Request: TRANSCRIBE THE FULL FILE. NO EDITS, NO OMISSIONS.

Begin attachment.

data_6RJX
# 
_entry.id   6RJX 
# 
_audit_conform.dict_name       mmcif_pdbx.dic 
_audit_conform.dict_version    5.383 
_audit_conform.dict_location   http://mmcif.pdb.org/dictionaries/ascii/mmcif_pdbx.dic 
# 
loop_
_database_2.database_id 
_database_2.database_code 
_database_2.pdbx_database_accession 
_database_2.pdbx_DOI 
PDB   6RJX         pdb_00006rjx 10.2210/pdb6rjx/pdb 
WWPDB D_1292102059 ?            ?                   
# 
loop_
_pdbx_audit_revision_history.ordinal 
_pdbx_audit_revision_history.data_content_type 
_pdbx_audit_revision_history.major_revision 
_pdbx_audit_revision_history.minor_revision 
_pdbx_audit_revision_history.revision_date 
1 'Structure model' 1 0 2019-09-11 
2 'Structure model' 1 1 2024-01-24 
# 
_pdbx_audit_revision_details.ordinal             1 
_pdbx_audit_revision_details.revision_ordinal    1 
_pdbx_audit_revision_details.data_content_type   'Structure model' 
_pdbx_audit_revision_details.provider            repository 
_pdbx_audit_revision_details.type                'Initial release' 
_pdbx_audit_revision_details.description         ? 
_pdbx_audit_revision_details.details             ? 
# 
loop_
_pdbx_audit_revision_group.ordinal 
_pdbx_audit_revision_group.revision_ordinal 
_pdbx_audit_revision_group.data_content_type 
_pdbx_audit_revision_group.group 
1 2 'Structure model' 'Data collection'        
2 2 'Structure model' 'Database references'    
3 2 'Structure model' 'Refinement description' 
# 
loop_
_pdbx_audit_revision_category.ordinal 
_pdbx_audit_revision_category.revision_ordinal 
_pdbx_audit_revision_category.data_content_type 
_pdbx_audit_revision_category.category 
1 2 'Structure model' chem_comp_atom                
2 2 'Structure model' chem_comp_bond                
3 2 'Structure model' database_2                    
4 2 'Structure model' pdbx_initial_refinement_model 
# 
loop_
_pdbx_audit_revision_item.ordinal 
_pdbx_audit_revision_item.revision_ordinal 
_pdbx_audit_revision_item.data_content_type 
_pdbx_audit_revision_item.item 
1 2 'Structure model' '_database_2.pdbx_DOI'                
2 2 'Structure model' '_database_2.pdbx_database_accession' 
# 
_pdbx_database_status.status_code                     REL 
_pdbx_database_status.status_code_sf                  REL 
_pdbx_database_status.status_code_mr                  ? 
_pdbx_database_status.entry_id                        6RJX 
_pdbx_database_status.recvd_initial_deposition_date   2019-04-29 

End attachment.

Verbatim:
data_6RJX
# 
_entry.id   6RJX 
# 
_audit_conform.dict_name       mmcif_pdbx.dic 
_audit_conform.dict_version    5.383 
_audit_conform.dict_location   http://mmcif.pdb.org/dictionaries/ascii/mmcif_pdbx.dic 
# 
loop_
_database_2.database_id 
_database_2.database_code 
_database_2.pdbx_database_accession 
_database_2.pdbx_DOI 
PDB   6RJX         pdb_00006rjx 10.2210/pdb6rjx/pdb 
WWPDB D_1292102059 ?            ?                   
# 
loop_
_pdbx_audit_revision_history.ordinal 
_pdbx_audit_revision_history.data_content_type 
_pdbx_audit_revision_history.major_revision 
_pdbx_audit_revision_history.minor_revision 
_pdbx_audit_revision_history.revision_date 
1 'Structure model' 1 0 2019-09-11 
2 'Structure model' 1 1 2024-01-24 
# 
_pdbx_audit_revision_details.ordinal             1 
_pdbx_audit_revision_details.revision_ordinal    1 
_pdbx_audit_revision_details.data_content_type   'Structure model' 
_pdbx_audit_revision_details.provider            repository 
_pdbx_audit_revision_details.type                'Initial release' 
_pdbx_audit_revision_details.description         ? 
_pdbx_audit_revision_details.details             ? 
# 
loop_
_pdbx_audit_revision_group.ordinal 
_pdbx_audit_revision_group.revision_ordinal 
_pdbx_audit_revision_group.data_content_type 
_pdbx_audit_revision_group.group 
1 2 'Structure model' 'Data collection'        
2 2 'Structure model' 'Database references'    
3 2 'Structure model' 'Refinement description' 
# 
loop_
_pdbx_audit_revision_category.ordinal 
_pdbx_audit_revision_category.revision_ordinal 
_pdbx_audit_revision_category.data_content_type 
_pdbx_audit_revision_category.category 
1 2 'Structure model' chem_comp_atom                
2 2 'Structure model' chem_comp_bond                
3 2 'Structure model' database_2                    
4 2 'Structure model' pdbx_initial_refinement_model 
# 
loop_
_pdbx_audit_revision_item.ordinal 
_pdbx_audit_revision_item.revision_ordinal 
_pdbx_audit_revision_item.data_content_type 
_pdbx_audit_revision_item.item 
1 2 'Structure model' '_database_2.pdbx_DOI'                
2 2 'Structure model' '_database_2.pdbx_database_accession' 
# 
_pdbx_database_status.status_code                     REL 
_pdbx_database_status.status_code_sf                  REL 
_pdbx_database_status.status_code_mr                  ? 
_pdbx_database_status.entry_id                        6RJX 
_pdbx_database_status.recvd_initial_deposition_date   2019-04-29 